The Russian Sports Minister, Oleg Matytsin, is well versed in the Olympic Movement, having been the well-respected President of the International University Sports Federation (FISU) prior to being called to head the ministry. He knows how to operate and despite the widespread ban on Russian and Belarusian athletes, he is continuing to try to influence the future.
The latest move came in an interview with Russia’s RIA Sport, where he declared Russia’s willingness to help India with a bid for the 2036 Olympic Games, a recognized desire of the Indian Olympic Association.
“We are always open to interaction, and always ready to share our experience in organizing the Olympic Games. We have done it many times. If a decision was taken in this direction, Russian experts would be happy to help in the organization of the Olympic Games in India.”
India, to the irritation of the U.S. and NATO, has been mute on the Russian invasion of Ukraine, preferring to keep open ties with Moscow and increase its oil imports. And India – which has hosted the massive Asian Games twice but offered a very poorly-run Commonwealth Games in 2010 – will be front-and-center with the International Olympic Committee as host of its 140th Session in Mumbai on 30 May and 1 June 2023. Good timing.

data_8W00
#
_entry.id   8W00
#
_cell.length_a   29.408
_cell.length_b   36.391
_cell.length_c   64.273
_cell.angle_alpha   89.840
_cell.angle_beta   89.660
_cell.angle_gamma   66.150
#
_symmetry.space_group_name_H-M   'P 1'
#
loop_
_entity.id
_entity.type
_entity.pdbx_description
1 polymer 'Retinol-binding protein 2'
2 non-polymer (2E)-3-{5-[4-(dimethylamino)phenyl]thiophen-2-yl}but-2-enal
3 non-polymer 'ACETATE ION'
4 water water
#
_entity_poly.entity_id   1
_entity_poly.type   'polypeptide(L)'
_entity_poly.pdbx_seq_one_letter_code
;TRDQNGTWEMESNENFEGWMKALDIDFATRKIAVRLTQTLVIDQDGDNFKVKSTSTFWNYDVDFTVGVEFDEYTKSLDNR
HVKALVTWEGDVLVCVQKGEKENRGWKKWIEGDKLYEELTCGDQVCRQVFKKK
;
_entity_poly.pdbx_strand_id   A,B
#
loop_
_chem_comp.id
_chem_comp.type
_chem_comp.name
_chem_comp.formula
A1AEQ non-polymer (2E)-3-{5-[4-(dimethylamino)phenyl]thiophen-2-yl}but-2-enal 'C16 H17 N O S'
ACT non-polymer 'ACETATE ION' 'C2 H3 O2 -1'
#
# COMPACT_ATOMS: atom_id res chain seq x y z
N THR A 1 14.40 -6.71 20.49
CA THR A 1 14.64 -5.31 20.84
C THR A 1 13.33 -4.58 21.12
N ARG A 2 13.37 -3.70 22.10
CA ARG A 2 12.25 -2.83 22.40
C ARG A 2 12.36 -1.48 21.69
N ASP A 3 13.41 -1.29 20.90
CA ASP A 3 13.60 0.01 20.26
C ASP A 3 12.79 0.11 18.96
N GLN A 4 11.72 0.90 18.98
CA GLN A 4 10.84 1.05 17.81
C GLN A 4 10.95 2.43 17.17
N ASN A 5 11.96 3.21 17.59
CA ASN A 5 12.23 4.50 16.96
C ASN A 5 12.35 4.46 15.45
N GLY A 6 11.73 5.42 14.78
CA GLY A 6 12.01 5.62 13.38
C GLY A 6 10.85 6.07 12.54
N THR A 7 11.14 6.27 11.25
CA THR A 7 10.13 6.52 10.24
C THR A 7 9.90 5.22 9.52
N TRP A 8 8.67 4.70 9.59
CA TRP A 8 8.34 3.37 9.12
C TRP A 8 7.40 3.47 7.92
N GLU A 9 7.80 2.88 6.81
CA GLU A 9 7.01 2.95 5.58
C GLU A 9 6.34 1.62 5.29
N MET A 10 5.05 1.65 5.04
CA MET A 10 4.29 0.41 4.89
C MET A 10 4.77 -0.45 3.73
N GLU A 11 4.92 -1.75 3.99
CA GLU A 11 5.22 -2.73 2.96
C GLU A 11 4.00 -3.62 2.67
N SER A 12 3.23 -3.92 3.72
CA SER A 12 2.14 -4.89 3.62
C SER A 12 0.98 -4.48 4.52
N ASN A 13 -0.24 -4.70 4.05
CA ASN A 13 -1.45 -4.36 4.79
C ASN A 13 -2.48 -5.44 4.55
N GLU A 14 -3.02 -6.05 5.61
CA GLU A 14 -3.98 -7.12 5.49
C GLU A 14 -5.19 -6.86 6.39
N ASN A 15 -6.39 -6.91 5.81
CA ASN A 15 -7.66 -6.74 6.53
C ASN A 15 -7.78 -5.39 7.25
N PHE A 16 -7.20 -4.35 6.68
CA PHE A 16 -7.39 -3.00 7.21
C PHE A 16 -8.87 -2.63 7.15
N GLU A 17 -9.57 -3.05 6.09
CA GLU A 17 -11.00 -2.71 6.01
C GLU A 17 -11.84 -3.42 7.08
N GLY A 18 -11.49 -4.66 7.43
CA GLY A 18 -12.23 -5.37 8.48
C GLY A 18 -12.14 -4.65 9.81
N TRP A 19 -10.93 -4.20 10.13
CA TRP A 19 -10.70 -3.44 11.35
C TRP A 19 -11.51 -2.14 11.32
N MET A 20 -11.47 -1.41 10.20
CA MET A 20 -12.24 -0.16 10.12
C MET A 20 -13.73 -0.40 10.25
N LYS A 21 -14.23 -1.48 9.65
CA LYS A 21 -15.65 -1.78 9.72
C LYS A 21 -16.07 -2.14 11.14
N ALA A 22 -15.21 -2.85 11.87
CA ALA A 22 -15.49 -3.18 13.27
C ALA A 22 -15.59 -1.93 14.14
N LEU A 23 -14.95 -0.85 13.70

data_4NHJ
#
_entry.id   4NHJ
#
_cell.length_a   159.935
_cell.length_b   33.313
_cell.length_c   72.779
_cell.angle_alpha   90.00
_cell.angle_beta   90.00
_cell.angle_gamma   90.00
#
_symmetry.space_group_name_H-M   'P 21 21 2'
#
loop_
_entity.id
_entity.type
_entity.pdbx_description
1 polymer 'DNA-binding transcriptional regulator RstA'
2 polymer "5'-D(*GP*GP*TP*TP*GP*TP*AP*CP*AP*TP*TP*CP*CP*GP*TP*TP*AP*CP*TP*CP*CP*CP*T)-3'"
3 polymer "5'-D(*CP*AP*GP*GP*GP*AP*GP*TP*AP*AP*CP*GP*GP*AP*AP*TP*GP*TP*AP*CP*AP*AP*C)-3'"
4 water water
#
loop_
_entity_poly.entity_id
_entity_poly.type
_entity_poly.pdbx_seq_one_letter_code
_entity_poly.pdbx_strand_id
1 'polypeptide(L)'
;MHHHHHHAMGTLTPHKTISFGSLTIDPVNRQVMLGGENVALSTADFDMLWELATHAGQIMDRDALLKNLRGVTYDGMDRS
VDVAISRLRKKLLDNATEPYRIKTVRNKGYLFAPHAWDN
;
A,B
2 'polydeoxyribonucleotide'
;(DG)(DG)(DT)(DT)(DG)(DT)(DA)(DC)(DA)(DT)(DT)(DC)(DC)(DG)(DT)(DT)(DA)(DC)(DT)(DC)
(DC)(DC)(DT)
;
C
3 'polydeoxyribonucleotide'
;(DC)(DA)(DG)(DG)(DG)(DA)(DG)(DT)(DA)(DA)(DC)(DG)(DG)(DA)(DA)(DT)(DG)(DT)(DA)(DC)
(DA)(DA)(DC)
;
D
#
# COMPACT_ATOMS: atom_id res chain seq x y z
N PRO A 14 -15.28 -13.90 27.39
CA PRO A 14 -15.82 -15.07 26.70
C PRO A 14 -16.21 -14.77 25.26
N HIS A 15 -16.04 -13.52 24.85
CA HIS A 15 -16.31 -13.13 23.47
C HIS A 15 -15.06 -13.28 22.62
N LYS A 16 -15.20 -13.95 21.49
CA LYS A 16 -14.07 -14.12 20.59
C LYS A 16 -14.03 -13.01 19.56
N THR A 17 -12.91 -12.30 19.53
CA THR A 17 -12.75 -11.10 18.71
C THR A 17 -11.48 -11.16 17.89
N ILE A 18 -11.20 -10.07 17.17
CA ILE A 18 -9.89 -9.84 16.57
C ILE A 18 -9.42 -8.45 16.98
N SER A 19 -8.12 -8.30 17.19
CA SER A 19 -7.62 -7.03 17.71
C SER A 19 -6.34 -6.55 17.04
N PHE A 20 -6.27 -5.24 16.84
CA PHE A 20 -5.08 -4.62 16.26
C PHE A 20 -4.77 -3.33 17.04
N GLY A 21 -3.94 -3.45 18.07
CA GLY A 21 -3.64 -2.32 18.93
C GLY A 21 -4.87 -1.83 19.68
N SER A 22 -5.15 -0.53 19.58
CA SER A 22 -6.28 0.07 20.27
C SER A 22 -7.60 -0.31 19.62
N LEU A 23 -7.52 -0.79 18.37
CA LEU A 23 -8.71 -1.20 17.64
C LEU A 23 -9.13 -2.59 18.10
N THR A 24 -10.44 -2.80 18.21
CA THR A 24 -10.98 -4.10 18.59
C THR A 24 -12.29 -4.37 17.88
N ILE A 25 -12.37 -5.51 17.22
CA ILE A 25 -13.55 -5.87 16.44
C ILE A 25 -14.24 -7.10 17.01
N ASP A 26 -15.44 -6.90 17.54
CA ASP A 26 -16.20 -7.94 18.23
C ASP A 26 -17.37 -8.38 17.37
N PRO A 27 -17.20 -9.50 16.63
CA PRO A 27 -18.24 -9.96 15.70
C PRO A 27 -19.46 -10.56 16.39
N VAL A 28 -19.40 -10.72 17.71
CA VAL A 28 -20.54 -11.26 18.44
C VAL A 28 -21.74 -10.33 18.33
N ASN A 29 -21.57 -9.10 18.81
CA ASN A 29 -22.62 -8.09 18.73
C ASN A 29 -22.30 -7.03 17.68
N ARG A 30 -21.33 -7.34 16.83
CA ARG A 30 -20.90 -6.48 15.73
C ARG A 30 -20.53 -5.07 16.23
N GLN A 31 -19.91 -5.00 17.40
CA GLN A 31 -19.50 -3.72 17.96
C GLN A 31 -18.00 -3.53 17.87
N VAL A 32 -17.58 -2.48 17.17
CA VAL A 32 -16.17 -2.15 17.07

Matytsin said that the IOC’s requested ban on events in Russia has removed 186 different competitions scheduled in 2022 and 2023 so far. But the Russian minister is already working on influencing a decision which will come in 2026 or much later.
Is Modern Pentathlon bringing the
Ninja Warrior show to the Games?
From its development as a Greek religious festival in 776 B.C.E., the Olympic Games has always had an air of solemnity, even with the inclusion of events such as tug-of-war and, most recently, skateboarding.
So, how about taking Tokyo Broadcasting System’s SASUKE/Ninja Warrior production sets and placing them in the Olympic Games as the fifth discipline in the revised concept of the Modern Pentathlon for 2028?
That is exactly what’s happening in Ankara (TUR) on Monday and Tuesday, where the Union Internationale de Pentathlon Moderne requested and TBS agreed “to provide a Ninja Warrior obstacle course for use as a demonstration of the event in Ankara. This obstacle course is currently used to film local versions of the SASUKE/Ninja Warrior format shown in France, Poland, and other European countries. The Wall Flip, Parallel Pipes, Wind Chimes and Tire Swing obstacles will be featured.”